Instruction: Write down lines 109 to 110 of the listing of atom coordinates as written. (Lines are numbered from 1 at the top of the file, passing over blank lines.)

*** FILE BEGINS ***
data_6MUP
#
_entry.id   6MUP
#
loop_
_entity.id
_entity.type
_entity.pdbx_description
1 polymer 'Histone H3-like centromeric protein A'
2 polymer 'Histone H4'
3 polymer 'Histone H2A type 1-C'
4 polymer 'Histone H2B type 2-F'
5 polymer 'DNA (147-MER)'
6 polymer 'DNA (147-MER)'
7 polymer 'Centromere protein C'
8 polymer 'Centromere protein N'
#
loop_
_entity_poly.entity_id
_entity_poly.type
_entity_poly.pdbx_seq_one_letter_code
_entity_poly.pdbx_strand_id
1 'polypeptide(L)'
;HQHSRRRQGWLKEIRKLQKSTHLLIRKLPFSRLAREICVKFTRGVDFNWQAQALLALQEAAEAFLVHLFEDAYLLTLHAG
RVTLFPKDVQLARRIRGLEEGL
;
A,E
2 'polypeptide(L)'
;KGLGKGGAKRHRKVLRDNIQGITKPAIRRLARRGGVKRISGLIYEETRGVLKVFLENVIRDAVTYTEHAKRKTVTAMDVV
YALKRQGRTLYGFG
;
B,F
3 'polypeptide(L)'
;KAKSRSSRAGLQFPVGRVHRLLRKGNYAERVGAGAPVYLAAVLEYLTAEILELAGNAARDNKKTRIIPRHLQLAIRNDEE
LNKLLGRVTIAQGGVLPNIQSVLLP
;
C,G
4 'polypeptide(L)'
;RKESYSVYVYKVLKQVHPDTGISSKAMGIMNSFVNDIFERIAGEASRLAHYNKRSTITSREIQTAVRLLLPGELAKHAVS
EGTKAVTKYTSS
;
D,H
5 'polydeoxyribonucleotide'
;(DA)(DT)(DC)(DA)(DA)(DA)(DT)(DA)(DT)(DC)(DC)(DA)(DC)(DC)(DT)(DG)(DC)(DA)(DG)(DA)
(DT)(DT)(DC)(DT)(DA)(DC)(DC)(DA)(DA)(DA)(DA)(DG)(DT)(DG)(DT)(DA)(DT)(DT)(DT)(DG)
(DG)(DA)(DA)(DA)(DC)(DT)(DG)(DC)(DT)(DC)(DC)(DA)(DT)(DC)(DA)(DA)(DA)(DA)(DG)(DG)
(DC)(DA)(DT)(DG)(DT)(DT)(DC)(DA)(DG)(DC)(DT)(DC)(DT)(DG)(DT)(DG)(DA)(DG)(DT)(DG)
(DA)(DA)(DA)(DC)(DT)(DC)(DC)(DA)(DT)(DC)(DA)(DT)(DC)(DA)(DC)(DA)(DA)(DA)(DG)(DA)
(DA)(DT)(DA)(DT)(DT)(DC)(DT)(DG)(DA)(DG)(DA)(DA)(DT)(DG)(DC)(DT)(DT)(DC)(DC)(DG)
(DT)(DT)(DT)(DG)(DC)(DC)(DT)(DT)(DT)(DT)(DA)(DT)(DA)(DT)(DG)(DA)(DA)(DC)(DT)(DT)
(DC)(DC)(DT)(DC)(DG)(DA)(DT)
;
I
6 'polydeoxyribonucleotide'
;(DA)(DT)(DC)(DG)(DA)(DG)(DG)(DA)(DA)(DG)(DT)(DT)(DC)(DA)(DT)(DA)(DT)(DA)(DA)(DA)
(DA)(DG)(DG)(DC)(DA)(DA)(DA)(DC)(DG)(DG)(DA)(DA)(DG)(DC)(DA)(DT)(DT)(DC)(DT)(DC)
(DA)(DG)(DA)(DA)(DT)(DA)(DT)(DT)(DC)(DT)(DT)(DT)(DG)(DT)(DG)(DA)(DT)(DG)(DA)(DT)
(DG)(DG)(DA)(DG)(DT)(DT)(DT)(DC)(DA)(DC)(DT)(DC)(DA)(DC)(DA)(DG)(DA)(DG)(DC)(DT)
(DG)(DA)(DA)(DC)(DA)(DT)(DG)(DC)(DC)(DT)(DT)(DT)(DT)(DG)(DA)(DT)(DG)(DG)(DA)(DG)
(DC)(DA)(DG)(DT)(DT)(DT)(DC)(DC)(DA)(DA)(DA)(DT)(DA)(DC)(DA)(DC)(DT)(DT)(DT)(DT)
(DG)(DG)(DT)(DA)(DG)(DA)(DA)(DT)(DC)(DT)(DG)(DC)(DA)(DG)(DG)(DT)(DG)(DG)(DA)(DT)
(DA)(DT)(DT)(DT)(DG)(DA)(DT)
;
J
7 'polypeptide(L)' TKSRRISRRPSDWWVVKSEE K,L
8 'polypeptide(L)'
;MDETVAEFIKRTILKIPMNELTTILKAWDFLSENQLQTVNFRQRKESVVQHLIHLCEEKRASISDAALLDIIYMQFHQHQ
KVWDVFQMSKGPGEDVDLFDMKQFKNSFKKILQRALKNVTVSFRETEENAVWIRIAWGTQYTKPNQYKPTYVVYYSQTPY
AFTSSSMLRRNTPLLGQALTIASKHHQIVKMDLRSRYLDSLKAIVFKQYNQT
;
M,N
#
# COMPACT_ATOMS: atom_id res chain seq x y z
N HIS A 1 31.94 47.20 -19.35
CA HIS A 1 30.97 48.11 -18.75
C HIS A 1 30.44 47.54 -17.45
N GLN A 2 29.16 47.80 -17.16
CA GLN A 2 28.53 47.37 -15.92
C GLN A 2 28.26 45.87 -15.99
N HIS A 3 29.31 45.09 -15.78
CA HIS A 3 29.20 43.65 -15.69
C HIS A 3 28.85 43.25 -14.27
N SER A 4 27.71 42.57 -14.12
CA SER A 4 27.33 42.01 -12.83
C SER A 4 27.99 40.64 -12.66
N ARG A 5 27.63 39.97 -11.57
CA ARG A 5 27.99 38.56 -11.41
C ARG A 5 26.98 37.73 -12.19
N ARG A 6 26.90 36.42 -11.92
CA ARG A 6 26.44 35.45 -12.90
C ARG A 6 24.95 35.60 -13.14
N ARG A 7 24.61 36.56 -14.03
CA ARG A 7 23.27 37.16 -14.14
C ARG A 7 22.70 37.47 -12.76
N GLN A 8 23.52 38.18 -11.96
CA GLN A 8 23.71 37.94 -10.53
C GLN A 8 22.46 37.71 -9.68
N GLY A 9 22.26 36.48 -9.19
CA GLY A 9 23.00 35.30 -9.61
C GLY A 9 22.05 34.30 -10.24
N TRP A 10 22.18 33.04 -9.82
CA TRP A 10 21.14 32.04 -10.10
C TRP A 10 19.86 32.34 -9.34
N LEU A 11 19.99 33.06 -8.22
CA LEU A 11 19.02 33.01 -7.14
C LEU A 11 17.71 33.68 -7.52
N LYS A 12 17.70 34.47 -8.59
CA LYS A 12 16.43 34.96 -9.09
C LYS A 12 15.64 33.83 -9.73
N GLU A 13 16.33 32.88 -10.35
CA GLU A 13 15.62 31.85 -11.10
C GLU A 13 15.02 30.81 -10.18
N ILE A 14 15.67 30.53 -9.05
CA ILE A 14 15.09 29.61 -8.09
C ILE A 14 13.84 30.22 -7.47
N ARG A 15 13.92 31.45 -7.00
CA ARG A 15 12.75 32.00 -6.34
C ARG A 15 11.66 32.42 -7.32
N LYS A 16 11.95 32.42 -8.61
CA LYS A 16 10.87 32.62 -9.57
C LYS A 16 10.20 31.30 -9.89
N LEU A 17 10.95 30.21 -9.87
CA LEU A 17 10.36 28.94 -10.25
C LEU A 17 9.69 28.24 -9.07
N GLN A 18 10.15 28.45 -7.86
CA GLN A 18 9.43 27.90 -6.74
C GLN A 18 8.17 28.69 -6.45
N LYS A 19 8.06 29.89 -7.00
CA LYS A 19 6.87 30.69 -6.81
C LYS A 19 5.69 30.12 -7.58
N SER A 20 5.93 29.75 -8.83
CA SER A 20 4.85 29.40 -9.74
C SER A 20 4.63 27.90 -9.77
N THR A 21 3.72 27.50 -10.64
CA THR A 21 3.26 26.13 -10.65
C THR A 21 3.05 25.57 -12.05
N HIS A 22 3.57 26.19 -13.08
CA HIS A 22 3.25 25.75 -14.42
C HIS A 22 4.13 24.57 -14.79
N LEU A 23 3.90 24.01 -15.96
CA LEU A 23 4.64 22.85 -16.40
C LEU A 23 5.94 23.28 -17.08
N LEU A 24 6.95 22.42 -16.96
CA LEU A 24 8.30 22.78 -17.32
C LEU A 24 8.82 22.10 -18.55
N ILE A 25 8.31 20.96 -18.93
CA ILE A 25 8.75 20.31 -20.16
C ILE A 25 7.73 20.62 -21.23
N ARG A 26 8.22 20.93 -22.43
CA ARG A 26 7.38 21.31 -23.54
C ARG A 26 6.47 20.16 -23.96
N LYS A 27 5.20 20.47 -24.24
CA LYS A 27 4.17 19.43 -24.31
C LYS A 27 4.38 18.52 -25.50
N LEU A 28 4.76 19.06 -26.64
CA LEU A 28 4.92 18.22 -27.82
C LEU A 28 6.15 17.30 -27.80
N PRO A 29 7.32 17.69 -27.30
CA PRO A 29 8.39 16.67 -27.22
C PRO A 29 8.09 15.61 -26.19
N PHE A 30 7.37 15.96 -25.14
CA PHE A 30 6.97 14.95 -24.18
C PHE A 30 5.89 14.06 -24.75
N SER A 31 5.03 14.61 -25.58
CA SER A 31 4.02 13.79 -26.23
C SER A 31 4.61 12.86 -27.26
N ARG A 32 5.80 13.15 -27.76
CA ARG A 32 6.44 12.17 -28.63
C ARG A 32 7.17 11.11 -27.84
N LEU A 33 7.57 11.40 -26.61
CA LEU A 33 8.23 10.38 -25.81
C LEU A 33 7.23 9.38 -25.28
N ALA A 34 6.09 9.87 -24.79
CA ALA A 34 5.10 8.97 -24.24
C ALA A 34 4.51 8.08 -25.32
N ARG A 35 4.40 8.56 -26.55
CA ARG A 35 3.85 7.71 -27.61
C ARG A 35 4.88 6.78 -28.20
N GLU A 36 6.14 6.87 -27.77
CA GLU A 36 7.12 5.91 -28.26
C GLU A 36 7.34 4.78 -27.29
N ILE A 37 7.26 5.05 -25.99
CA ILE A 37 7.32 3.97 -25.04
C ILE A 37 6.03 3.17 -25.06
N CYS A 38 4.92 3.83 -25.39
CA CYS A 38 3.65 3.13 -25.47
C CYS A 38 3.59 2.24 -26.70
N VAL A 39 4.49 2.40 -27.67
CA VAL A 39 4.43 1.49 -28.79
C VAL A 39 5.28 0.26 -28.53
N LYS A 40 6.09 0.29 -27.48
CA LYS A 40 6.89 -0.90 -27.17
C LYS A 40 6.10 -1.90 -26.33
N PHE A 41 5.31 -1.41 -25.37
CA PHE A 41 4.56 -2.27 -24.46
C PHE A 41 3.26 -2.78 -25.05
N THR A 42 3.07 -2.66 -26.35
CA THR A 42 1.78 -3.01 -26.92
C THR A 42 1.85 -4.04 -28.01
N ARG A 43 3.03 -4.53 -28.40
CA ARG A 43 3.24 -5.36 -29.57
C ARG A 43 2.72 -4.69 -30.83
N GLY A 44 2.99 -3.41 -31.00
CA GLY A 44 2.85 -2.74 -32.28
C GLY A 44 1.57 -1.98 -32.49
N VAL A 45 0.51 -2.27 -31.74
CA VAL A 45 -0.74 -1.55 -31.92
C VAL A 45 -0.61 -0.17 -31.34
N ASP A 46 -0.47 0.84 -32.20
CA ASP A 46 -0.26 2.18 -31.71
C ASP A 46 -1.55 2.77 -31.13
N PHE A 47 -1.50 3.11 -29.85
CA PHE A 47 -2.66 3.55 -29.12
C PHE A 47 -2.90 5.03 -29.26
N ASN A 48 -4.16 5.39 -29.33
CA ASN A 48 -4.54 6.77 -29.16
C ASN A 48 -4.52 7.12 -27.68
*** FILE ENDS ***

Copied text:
C LYS A 12 15.64 33.83 -9.73
N GLU A 13 16.33 32.88 -10.35